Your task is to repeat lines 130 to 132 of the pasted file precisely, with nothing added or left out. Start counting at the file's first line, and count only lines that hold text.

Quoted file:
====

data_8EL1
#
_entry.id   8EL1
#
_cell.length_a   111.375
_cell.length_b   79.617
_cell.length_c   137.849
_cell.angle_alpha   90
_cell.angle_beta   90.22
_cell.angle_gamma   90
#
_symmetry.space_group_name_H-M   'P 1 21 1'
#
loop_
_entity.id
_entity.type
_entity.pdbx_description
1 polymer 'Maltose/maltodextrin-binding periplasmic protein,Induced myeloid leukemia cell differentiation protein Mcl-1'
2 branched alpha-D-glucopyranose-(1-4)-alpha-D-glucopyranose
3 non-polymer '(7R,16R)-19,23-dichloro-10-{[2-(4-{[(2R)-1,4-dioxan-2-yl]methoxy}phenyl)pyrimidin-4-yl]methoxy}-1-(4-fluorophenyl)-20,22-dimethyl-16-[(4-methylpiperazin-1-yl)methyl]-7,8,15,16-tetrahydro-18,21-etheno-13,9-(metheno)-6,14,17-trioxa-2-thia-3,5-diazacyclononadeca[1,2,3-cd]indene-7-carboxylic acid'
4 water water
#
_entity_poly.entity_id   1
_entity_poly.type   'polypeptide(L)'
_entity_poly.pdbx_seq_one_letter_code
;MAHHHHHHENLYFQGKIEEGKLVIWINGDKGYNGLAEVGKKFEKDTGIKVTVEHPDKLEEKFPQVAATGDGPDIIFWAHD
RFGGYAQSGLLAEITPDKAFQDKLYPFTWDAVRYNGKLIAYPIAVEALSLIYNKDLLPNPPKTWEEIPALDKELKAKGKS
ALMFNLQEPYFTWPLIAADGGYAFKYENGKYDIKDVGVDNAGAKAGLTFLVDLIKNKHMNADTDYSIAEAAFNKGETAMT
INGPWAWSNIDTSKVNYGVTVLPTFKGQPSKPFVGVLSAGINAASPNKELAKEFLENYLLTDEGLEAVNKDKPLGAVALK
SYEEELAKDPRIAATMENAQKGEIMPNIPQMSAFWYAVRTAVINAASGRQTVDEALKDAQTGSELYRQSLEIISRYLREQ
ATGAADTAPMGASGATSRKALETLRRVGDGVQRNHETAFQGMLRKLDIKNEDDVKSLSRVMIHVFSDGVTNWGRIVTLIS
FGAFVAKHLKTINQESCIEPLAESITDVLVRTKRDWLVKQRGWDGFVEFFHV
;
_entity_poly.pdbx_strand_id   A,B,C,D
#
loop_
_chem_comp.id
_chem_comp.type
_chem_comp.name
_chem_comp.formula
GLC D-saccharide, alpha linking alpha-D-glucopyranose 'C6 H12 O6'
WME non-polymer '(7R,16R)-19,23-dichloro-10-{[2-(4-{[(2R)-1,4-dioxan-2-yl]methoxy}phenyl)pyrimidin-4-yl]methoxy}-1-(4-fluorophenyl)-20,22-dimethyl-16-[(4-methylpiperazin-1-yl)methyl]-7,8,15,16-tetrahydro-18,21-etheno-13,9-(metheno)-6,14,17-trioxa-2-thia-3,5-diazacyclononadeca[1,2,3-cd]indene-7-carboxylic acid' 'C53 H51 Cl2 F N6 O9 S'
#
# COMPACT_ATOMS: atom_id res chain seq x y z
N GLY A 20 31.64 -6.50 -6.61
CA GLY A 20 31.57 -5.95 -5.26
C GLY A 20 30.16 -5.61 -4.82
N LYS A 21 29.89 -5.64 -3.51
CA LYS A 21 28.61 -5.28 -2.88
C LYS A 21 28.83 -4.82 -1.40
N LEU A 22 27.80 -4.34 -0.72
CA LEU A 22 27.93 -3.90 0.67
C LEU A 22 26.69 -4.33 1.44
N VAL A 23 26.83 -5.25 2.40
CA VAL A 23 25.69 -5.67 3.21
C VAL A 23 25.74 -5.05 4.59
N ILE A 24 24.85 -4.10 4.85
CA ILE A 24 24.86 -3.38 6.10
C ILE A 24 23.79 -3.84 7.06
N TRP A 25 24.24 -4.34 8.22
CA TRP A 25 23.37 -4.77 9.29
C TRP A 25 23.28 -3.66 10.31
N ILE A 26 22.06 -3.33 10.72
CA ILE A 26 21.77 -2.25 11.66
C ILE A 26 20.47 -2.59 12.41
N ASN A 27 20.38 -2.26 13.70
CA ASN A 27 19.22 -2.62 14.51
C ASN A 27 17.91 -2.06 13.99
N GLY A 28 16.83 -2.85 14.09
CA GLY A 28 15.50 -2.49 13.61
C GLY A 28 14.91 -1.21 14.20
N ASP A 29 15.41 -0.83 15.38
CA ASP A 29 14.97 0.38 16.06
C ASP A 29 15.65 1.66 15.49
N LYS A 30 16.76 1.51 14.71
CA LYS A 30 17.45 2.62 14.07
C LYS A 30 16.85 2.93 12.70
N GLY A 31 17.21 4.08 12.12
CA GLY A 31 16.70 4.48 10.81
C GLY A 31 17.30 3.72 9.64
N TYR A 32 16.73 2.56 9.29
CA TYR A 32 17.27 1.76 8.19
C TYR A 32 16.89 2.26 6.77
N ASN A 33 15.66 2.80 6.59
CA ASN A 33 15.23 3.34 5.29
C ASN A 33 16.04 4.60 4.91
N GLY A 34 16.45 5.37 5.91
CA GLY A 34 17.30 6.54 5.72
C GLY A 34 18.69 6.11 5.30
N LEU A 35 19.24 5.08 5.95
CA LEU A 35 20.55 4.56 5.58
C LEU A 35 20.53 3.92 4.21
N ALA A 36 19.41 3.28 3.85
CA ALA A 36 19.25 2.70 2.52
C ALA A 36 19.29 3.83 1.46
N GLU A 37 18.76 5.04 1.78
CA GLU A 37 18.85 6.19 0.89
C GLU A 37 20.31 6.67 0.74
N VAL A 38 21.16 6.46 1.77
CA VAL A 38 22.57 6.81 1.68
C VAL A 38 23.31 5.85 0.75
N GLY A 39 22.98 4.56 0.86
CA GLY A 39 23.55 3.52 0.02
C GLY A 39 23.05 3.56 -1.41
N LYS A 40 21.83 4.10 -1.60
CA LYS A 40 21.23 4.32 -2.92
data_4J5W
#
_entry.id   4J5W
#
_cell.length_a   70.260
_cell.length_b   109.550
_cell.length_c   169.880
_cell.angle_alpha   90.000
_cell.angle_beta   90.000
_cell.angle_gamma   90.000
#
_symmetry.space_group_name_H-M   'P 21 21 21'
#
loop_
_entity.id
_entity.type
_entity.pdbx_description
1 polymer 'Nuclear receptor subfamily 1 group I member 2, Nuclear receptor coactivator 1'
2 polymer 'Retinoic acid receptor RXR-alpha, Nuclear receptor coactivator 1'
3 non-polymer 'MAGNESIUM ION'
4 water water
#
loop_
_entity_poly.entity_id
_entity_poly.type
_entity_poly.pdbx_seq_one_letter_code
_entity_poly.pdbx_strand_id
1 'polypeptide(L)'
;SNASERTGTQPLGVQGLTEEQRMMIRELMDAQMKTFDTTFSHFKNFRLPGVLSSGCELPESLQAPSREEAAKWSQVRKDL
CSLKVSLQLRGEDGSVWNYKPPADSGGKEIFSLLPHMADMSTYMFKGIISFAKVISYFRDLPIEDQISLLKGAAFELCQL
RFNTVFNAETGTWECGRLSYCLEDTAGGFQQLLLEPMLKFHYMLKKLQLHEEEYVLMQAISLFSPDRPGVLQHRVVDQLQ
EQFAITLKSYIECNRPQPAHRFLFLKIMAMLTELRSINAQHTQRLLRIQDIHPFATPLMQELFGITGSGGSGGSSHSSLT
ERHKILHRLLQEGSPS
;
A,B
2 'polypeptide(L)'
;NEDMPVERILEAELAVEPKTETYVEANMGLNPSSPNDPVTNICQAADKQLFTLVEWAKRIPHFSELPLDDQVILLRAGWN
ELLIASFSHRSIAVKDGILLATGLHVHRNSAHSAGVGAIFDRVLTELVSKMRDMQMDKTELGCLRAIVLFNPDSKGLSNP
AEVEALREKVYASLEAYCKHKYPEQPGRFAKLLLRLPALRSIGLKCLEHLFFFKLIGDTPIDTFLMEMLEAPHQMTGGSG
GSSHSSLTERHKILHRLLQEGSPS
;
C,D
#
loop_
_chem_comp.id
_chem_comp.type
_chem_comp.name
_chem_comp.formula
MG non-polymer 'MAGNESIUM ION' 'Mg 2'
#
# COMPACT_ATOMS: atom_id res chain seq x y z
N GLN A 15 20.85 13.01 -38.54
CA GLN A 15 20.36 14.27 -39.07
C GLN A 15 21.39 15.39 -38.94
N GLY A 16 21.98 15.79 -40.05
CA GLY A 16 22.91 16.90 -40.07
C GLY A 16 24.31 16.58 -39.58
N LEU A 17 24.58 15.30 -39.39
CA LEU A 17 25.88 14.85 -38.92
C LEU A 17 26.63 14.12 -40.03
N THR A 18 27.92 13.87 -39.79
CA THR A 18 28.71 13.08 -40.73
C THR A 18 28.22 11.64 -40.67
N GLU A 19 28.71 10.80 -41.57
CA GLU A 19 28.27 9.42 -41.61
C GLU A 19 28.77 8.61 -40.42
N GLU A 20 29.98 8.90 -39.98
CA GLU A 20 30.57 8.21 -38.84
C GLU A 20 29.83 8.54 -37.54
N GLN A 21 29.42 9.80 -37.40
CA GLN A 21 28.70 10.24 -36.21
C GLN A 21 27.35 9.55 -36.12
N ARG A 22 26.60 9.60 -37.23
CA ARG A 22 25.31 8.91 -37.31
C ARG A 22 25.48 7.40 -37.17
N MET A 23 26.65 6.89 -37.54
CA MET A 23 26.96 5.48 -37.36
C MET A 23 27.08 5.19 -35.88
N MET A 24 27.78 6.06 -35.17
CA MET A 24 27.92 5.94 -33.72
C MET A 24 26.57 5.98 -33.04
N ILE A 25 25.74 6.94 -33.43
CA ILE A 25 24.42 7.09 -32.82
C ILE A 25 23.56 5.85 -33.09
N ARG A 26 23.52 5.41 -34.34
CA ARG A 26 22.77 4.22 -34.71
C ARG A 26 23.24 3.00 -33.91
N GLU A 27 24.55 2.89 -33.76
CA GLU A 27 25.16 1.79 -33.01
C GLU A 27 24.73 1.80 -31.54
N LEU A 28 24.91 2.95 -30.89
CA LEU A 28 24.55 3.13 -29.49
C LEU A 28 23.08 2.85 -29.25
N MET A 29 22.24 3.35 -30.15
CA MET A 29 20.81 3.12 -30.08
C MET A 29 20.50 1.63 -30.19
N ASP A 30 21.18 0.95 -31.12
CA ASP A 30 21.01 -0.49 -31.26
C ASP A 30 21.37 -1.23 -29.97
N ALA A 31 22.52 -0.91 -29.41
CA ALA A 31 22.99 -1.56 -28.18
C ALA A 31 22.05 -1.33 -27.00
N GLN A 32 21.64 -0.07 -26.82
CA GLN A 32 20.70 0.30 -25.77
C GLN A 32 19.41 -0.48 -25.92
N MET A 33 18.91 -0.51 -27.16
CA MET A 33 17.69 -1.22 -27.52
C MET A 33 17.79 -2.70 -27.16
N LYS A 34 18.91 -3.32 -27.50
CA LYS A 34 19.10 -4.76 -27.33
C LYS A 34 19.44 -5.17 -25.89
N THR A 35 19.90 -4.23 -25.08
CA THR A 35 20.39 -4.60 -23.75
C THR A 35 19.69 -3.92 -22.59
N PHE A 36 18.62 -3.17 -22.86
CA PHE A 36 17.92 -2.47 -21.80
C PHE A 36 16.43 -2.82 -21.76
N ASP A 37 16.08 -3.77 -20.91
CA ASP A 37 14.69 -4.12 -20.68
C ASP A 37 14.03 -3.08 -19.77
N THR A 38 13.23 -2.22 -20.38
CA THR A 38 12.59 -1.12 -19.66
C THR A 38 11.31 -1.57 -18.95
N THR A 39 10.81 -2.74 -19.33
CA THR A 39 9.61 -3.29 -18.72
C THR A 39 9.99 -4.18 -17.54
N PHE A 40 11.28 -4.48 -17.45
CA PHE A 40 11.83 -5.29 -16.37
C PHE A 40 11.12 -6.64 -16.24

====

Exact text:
_entity_poly.entity_id
_entity_poly.type
_entity_poly.pdbx_seq_one_letter_code